NATIONAL POPCORN DAY
On January 19th, National Popcorn Day pops onto the scene with a crunch we all love to enjoy! The annual celebration recognizes a treat that satisfies munchies, day or night.
This time-honored snack can be sweet or savory, caramelized, buttered or plain, molded into a candied ball, or tossed with nuts and chocolate. However it is enjoyed, enjoy it on National Popcorn Day, January 19th.
The word "corn" in Old English meant "grain" or, more specifically, the most prominent grain grown in a region. When Native Americans introduce their most common grain, maize, to early Europeans, they aptly applied the word "corn."
As early as the 16th century, the Aztecs used popcorn in headdresses worn during ceremonies honoring Tlaloc, their god of maize and fertility. Early Spanish explorers were fascinated by the corn that burst into what looked like a white flower.
Popcorn started becoming popular in the United States in the middle 1800s. It wasn’t until Charles Cretors, a candy-store owner, developed a machine for popping corn with steam that the tasty treat became more abundantly poppable. By 1900 he had horse-drawn popcorn wagons going through the streets of Chicago.
At about the same time, Louise Ruckheim added peanuts and molasses to popcorn to bring Cracker Jack to the world. Then in 1908, the national anthem of baseball was born. Jack Norworth and Albert Von Tilzer wrote Take Me out to the Ballgame. From that point onward, popcorn, specifically Cracker Jack, became forever married to the game.At the Movies
Another romance connected to popcorn may have had a slow start but eventually took off. Today, who can imagine going to the movies without getting a box of buttered popcorn? While popcorn was an economical choice for snack food, the expense of installing a machine and adequately venting the building didn’t seem worth the effort. If it weren’t for Glen W. Dickson, we would be purchasing our popcorn from a vendor on the street before taking in the show. Dickson put in the effort and expense of placing machines inside his theaters. After realizing how quickly he recouped his costs, other theater owners followed suit.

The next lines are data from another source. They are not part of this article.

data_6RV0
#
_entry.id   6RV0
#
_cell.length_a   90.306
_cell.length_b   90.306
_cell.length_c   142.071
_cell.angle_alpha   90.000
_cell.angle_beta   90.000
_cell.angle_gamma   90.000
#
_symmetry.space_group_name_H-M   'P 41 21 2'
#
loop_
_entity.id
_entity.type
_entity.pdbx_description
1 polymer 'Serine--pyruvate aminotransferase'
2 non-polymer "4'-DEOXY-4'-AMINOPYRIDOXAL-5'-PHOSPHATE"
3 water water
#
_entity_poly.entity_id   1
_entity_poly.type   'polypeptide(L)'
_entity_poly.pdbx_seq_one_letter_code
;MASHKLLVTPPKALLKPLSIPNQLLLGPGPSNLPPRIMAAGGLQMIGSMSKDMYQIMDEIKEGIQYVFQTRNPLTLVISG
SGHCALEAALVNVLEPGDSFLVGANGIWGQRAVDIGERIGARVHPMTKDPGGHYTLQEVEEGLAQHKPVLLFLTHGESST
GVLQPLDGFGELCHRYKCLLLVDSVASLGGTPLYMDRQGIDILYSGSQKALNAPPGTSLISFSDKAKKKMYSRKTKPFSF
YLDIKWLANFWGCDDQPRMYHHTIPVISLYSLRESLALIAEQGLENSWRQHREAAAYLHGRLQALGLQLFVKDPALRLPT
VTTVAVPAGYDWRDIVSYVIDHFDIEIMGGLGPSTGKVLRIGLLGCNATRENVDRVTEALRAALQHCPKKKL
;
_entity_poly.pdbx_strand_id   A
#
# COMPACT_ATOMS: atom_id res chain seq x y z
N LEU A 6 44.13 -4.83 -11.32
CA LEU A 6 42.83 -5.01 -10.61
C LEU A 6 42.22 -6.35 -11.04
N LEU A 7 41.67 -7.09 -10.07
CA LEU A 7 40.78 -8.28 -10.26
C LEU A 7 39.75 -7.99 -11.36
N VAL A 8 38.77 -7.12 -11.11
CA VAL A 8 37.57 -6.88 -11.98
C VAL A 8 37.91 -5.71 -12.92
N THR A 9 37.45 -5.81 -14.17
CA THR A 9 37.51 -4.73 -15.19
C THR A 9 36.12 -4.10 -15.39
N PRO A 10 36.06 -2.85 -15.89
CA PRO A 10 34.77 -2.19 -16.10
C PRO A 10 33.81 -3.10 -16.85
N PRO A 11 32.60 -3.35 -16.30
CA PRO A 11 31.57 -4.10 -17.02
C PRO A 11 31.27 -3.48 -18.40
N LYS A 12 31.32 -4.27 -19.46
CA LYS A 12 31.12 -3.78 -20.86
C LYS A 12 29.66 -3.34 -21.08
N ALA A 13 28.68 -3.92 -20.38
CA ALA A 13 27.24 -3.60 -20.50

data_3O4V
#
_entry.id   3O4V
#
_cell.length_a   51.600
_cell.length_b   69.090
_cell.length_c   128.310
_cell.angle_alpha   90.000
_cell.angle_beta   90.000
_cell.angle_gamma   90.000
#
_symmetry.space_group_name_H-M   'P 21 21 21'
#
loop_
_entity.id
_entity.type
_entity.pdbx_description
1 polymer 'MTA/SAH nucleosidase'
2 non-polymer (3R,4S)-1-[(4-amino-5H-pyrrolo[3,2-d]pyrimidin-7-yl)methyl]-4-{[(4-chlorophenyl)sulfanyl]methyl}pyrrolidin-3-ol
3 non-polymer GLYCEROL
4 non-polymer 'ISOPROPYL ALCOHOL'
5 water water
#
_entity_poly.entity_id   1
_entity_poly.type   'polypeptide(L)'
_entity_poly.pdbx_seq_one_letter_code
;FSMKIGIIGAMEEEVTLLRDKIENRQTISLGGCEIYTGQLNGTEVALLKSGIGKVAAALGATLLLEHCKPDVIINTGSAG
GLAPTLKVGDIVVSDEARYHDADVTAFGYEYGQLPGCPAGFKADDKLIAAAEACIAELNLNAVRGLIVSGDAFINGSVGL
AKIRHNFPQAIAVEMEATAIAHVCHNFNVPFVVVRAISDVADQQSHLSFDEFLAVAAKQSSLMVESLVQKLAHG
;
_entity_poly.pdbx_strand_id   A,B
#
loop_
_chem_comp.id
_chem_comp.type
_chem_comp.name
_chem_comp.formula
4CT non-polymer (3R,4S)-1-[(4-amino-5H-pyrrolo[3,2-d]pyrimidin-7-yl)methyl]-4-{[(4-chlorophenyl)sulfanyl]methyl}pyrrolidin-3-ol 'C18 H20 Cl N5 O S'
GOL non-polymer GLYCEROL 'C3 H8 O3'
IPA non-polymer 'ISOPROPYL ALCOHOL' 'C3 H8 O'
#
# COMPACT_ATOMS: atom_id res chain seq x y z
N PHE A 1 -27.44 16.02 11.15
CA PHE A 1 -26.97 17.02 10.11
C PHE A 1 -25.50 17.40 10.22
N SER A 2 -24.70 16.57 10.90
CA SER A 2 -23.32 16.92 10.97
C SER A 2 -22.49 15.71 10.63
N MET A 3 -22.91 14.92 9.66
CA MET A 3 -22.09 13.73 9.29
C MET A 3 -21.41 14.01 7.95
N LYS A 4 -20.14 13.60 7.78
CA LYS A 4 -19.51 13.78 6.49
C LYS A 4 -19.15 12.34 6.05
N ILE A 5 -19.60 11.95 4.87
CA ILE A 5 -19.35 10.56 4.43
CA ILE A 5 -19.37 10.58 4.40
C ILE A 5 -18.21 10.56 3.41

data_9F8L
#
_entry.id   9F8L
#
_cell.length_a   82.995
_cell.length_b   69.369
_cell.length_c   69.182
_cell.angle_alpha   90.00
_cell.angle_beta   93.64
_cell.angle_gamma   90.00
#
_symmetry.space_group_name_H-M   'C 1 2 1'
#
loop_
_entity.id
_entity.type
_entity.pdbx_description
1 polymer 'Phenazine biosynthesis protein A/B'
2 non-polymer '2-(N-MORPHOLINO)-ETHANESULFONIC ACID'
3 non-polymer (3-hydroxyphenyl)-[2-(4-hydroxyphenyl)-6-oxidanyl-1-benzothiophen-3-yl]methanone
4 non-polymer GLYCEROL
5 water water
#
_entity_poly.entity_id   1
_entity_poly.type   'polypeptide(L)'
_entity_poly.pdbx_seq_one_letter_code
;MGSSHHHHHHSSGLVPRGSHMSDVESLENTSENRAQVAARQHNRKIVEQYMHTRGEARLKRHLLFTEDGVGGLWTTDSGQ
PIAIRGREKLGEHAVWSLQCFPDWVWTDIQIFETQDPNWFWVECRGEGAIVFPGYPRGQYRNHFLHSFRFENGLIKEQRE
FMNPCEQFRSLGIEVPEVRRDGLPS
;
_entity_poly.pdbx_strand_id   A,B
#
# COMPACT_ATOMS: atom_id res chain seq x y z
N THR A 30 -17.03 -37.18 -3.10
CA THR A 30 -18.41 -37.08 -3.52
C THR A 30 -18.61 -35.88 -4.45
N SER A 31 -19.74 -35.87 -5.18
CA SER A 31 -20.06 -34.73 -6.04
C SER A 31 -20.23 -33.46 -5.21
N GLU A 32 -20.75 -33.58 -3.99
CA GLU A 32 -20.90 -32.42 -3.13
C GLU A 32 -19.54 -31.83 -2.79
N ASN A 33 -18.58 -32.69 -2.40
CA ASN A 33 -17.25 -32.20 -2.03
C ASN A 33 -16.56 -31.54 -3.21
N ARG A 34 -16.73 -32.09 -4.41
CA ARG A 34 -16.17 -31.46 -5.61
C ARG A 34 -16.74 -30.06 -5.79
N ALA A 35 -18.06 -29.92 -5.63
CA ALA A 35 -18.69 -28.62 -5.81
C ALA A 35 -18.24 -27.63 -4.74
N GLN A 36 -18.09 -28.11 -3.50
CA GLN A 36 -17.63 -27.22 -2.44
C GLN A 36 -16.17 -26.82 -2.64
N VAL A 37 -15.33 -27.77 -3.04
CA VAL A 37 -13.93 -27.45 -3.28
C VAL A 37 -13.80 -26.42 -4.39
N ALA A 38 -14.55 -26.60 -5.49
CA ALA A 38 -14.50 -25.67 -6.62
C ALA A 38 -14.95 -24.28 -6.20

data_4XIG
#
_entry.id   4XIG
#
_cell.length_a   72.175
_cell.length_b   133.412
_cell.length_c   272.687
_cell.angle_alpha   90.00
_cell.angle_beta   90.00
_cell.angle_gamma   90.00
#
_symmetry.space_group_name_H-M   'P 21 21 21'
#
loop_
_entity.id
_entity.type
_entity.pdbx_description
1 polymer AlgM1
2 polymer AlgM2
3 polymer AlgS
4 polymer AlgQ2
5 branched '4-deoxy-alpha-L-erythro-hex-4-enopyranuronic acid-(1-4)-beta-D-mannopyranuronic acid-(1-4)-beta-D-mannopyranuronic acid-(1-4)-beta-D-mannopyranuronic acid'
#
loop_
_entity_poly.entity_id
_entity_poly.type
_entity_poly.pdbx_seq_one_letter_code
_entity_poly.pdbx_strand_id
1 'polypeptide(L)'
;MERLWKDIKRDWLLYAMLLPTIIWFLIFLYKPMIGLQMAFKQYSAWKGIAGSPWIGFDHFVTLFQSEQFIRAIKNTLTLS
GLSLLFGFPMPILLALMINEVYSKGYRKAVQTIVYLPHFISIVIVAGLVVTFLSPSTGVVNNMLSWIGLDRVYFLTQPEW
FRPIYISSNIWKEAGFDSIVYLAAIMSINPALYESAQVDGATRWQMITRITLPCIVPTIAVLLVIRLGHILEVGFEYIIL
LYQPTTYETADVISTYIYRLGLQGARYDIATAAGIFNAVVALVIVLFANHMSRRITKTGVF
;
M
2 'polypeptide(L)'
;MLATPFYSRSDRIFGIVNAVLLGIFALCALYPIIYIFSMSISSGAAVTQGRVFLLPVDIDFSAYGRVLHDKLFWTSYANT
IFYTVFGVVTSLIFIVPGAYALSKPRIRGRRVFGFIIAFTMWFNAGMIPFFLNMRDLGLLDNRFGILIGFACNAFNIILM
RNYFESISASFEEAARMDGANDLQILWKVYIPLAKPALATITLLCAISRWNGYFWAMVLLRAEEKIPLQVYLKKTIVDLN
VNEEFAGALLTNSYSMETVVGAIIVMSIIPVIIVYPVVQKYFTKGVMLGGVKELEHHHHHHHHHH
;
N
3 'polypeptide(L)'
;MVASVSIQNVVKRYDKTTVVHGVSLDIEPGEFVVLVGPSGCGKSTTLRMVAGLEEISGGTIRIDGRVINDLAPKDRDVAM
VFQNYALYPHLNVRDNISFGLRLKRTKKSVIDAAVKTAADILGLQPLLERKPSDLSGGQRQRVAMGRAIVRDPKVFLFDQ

The microwave oven spurred the next big advancement for popcorn. With the invention of the microwave, a whole new market opened for the snack food. Magnetrons, a technology produced by Raytheon Manufacturing Corporation for the military during World War II, were later used to develop microwave ovens. Percy Spencer was the man who made it happen. He used popcorn in his initial experiments during the microwave’s development.
Today, Americans consume 13 billion quarts of popcorn a year, more than any other country in the world. A majority of the popcorn produced in the world is grown in the United States. Nebraska leads the corn belt in popcorn production.